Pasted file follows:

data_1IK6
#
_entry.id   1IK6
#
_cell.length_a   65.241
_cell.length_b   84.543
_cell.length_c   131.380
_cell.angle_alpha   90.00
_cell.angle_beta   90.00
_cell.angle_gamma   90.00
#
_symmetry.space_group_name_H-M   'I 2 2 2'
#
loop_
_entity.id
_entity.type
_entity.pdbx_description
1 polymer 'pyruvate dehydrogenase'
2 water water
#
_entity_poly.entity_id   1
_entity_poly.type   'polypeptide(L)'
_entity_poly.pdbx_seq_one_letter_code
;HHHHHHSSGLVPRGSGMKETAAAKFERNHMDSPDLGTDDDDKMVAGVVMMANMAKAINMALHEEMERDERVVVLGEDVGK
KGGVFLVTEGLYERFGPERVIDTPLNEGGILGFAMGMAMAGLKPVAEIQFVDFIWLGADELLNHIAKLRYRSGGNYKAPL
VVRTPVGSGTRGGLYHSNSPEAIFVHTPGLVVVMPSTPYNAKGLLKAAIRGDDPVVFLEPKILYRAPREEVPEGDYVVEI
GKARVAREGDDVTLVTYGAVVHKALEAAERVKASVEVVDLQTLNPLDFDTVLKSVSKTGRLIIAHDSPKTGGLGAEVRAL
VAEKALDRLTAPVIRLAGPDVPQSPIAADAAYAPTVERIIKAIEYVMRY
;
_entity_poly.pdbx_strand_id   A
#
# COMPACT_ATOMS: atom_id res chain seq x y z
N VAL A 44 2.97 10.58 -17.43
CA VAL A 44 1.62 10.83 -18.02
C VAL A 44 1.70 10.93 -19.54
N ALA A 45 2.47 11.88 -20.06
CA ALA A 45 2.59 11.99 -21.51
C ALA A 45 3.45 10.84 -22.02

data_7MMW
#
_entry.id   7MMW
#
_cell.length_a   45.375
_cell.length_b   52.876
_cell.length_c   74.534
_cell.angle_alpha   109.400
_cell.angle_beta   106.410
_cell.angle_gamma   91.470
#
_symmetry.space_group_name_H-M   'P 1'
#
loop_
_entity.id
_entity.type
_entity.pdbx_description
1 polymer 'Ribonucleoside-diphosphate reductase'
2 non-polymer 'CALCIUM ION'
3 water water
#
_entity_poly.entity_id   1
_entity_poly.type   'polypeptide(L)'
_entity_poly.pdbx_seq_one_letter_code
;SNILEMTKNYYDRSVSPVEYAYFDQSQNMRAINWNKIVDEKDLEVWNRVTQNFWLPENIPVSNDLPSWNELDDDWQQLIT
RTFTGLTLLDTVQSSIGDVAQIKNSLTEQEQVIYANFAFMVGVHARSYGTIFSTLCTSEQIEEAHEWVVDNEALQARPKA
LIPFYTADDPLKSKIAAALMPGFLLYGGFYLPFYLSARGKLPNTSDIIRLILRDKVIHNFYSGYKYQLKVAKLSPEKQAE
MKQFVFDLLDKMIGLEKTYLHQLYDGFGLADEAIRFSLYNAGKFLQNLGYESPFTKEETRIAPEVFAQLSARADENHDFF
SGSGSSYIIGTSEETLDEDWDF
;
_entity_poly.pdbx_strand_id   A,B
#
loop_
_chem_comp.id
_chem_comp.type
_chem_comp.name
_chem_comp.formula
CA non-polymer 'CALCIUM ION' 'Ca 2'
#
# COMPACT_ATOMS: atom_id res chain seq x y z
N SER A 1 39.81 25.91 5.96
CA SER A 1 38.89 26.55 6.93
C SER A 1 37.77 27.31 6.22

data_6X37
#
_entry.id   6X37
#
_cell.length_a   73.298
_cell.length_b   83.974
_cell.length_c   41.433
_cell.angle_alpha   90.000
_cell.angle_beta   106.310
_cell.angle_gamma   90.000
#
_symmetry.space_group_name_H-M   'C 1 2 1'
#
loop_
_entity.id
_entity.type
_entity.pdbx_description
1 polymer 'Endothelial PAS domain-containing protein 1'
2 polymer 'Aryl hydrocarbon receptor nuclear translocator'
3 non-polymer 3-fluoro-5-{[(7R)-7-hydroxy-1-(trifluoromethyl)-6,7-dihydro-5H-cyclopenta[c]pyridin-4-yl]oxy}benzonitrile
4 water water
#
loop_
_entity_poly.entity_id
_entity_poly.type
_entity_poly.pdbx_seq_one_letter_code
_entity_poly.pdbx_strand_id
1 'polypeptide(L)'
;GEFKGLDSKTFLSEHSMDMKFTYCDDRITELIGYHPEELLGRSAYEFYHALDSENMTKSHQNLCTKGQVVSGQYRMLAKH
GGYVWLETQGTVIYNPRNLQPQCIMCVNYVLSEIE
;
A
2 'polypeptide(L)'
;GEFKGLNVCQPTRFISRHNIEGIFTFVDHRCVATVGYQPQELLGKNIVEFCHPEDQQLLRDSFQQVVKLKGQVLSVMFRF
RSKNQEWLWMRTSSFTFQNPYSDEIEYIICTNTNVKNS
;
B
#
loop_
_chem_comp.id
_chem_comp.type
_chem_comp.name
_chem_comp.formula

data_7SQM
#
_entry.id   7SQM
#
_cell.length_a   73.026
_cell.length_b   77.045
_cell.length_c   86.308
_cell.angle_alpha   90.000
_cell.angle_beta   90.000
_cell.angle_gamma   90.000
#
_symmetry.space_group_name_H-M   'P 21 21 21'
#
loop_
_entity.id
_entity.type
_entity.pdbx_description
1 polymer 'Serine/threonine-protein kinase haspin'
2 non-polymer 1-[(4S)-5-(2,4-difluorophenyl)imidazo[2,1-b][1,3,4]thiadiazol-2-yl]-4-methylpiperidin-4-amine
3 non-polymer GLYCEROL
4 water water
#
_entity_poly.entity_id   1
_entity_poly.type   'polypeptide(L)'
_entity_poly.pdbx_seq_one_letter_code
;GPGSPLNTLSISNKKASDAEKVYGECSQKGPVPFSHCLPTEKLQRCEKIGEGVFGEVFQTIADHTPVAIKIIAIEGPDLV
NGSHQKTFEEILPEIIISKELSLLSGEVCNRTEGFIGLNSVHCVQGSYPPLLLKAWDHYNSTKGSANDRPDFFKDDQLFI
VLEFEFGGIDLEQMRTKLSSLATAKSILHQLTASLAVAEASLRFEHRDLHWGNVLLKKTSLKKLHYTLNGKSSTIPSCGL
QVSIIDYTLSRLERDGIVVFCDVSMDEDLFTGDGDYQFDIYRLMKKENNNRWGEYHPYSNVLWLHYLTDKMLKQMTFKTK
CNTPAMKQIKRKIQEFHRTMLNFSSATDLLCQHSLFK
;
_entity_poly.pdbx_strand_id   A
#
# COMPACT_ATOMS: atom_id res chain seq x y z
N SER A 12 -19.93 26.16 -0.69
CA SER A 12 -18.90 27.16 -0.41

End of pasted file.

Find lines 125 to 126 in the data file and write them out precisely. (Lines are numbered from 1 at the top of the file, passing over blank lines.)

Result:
data_7SQM
#